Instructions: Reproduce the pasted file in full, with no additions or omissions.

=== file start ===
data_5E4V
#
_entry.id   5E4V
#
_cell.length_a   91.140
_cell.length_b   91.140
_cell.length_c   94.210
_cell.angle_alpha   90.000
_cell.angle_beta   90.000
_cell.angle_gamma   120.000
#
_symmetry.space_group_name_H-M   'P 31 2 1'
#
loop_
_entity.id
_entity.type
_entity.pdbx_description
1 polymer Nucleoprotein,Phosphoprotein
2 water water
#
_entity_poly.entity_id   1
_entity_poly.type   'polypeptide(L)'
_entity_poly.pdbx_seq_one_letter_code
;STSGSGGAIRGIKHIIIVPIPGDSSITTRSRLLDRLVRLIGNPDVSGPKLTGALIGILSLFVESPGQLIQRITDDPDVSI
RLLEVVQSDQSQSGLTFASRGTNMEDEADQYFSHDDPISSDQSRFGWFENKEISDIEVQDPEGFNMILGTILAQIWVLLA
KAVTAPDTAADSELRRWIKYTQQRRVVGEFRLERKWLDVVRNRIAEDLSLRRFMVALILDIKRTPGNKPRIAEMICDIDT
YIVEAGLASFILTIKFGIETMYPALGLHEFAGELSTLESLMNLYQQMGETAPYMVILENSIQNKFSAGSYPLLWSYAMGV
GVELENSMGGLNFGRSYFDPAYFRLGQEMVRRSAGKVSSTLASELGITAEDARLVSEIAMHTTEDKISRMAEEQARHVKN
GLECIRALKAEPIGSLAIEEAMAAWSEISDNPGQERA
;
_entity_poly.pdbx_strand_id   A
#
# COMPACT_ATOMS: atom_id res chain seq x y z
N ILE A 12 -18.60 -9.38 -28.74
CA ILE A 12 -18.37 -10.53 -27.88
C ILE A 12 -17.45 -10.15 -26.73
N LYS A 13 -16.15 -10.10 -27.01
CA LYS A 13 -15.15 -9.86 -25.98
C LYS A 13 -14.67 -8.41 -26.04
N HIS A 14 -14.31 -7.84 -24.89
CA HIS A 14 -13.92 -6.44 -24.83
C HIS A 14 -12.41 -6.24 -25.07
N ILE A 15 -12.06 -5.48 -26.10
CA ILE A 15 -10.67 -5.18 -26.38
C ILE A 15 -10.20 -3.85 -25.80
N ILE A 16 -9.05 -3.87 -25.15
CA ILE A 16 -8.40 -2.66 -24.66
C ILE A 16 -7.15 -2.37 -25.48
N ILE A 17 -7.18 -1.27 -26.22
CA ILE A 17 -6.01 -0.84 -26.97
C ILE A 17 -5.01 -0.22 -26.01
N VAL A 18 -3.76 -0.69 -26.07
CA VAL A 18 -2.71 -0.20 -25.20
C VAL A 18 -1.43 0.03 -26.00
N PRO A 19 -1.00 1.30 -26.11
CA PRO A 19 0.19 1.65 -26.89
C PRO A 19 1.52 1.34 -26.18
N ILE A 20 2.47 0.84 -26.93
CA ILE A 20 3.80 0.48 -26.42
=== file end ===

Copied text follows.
data_5E4V
#
_entry.id   5E4V
#
_cell.length_a   91.140
_cell.length_b   91.140
_cell.length_c   94.210
_cell.angle_alpha   90.000
_cell.angle_beta   90.000
_cell.angle_gamma   120.000
#
_symmetry.space_group_name_H-M   'P 31 2 1'
#
loop_
_entity.id
_entity.type
_entity.pdbx_description
1 polymer Nucleoprotein,Phosphoprotein
2 water water
#
_entity_poly.entity_id   1
_entity_poly.type   'polypeptide(L)'
_entity_poly.pdbx_seq_one_letter_code
;STSGSGGAIRGIKHIIIVPIPGDSSITTRSRLLDRLVRLIGNPDVSGPKLTGALIGILSLFVESPGQLIQRITDDPDVSI
RLLEVVQSDQSQSGLTFASRGTNMEDEADQYFSHDDPISSDQSRFGWFENKEISDIEVQDPEGFNMILGTILAQIWVLLA
KAVTAPDTAADSELRRWIKYTQQRRVVGEFRLERKWLDVVRNRIAEDLSLRRFMVALILDIKRTPGNKPRIAEMICDIDT
YIVEAGLASFILTIKFGIETMYPALGLHEFAGELSTLESLMNLYQQMGETAPYMVILENSIQNKFSAGSYPLLWSYAMGV
GVELENSMGGLNFGRSYFDPAYFRLGQEMVRRSAGKVSSTLASELGITAEDARLVSEIAMHTTEDKISRMAEEQARHVKN
GLECIRALKAEPIGSLAIEEAMAAWSEISDNPGQERA
;
_entity_poly.pdbx_strand_id   A
#
# COMPACT_ATOMS: atom_id res chain seq x y z
N ILE A 12 -18.60 -9.38 -28.74
CA ILE A 12 -18.37 -10.53 -27.88
C ILE A 12 -17.45 -10.15 -26.73
N LYS A 13 -16.15 -10.10 -27.01
CA LYS A 13 -15.15 -9.86 -25.98
C LYS A 13 -14.67 -8.41 -26.04
N HIS A 14 -14.31 -7.84 -24.89
CA HIS A 14 -13.92 -6.44 -24.83
C HIS A 14 -12.41 -6.24 -25.07
N ILE A 15 -12.06 -5.48 -26.10
CA ILE A 15 -10.67 -5.18 -26.38
C ILE A 15 -10.20 -3.85 -25.80
N ILE A 16 -9.05 -3.87 -25.15
CA ILE A 16 -8.40 -2.66 -24.66
C ILE A 16 -7.15 -2.37 -25.48
N ILE A 17 -7.18 -1.27 -26.22
CA ILE A 17 -6.01 -0.84 -26.97
C ILE A 17 -5.01 -0.22 -26.01
N VAL A 18 -3.76 -0.69 -26.07
CA VAL A 18 -2.71 -0.20 -25.20
C VAL A 18 -1.43 0.03 -26.00
N PRO A 19 -1.00 1.30 -26.11
CA PRO A 19 0.19 1.65 -26.89
C PRO A 19 1.52 1.34 -26.18
N ILE A 20 2.47 0.84 -26.93
CA ILE A 20 3.80 0.48 -26.42